Texas fire officials say wildfires could happen anytime, anywhere

Tuesday night’s destructive grass fire, turned apartment complex fire in Cedar Park demonstrated the sheer danger and unpredictability of the current wildfire season in Central Texas.

"The one takeaway is just how quickly, you know, a situation like that can evolve. You know, really, it doesn't take a large fire in the wildland urban interface to cause massive loss," said Walter Flocke of the Texas A&M Forest Service.

The Parmer Lane Fire sparked the same day the Forest Service increased its Wildland Fire Preparedness Level to Level 4, largely because of the dry conditions.

"Basically it means that we're ramping into really the thick of fire season now. We’re seeing an increased number of requests, and we're seeing from those requests an increased number of fires that are harder to control," said Flocke.

In just the past week, the Powder Keg Pine Fire scorched nearly 120 acres in Bastrop County, the Oak Grove fire near San Marcos burned 400 acres—destroying a home and other structures over the weekend—and in Kyle 50 homes were evacuated Tuesday after being threatened by a wildfire.

"Oftentimes, the more rural areas will start sparking fires before we do. So it's a real cue that as these areas around us start burning, that we should anticipate that the fires will be moving into our area," said Lt. Steve Gibbon of the Austin Fire Department’s Wildfire Division.


AFD’s Wildfire Division has been on scene assisting at many of these recent fires, including the one in Cedar Park.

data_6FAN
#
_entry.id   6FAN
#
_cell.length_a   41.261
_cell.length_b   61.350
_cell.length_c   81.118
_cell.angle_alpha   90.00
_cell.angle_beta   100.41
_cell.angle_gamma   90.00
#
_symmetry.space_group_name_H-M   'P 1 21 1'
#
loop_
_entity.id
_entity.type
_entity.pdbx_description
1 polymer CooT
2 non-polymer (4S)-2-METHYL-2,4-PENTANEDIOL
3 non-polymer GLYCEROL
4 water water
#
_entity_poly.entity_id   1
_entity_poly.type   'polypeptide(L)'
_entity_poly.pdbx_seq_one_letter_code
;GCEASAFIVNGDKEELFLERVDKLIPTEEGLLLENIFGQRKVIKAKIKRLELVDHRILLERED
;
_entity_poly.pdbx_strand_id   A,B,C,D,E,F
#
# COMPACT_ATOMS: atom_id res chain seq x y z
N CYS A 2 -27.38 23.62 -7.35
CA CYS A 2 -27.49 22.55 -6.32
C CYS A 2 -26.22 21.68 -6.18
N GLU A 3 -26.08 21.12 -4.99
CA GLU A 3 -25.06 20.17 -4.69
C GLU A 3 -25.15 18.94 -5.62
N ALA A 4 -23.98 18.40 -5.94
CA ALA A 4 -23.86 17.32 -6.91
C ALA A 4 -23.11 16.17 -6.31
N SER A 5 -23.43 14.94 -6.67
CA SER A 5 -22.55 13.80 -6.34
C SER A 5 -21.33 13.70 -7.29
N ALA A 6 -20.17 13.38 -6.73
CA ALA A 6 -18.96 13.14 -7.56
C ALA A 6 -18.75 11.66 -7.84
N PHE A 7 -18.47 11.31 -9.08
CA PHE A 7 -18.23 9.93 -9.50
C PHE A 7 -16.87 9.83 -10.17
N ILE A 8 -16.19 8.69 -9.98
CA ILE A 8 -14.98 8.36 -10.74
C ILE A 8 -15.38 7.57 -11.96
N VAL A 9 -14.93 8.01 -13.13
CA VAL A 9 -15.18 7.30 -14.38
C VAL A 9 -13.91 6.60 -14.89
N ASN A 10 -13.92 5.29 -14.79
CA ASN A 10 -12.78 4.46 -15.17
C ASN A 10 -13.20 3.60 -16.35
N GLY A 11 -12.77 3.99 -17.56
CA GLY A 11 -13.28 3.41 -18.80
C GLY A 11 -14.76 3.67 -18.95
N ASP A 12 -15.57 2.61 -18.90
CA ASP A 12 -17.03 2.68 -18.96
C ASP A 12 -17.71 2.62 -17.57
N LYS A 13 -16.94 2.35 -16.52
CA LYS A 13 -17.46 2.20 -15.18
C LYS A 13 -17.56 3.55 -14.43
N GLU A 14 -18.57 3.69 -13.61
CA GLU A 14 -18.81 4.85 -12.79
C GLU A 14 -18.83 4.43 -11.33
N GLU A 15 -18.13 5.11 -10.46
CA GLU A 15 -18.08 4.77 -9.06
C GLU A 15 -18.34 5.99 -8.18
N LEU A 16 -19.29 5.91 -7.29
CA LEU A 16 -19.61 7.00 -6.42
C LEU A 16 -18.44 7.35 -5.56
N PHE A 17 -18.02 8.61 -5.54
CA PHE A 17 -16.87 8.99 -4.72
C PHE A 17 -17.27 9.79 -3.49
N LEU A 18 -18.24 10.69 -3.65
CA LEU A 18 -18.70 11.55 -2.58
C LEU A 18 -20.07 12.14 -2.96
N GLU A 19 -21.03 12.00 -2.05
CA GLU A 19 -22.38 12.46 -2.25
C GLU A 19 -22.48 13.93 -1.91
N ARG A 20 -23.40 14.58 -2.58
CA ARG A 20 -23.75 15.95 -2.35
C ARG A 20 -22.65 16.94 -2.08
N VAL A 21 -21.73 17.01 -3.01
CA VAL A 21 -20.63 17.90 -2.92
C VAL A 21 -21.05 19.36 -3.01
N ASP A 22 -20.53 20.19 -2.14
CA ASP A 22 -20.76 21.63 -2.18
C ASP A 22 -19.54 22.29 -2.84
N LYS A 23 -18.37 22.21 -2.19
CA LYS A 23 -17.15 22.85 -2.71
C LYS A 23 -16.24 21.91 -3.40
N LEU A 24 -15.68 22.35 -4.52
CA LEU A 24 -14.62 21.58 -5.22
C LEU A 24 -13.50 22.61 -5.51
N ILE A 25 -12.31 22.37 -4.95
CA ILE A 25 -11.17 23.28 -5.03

"We train in a way, and we develop policies where we can assist our partners and other communities when they're experiencing wildfires, because we're going to need help some day, and we're going to ask them to show up for us," said Wildfire Mitigation Officer Justice Jones with the Austin Fire Department.

The city of Austin has seen its share of brush fires: one sparked in a homeless camp off Bluff Springs Road Friday, a grass fire along the railroad tracks downtown the same day, and then on Saturday a brush fire along Southwest Parkway was likely sparked by dragging chains.

"It's really important that people obey the burn bans and are mindful that, you know, just chains from the back of a truck can cause a wildfire, a cigarette," said Austin’s District 10 Council Member Alison Alter.

Alter says wildfires are most likely to strike around the perimeter of the city.

"All of those areas lie in what's called the wildland urban interface," said Alter. "The risks here are very real. We have been really lucky."

But the fire in Cedar Park showed just how quickly that luck can run out, and why being ready to evacuate at a moment’s notice can be lifesaving.

"Particularly if you live in a high risk area, I would say having a good evacuation plan and having a "go bag" ready is essential after what we saw yesterday," said Flocke.

To learn more about your wildfire risk, click here.

For resources on preparing for a wildfire in the city of Austin, click here.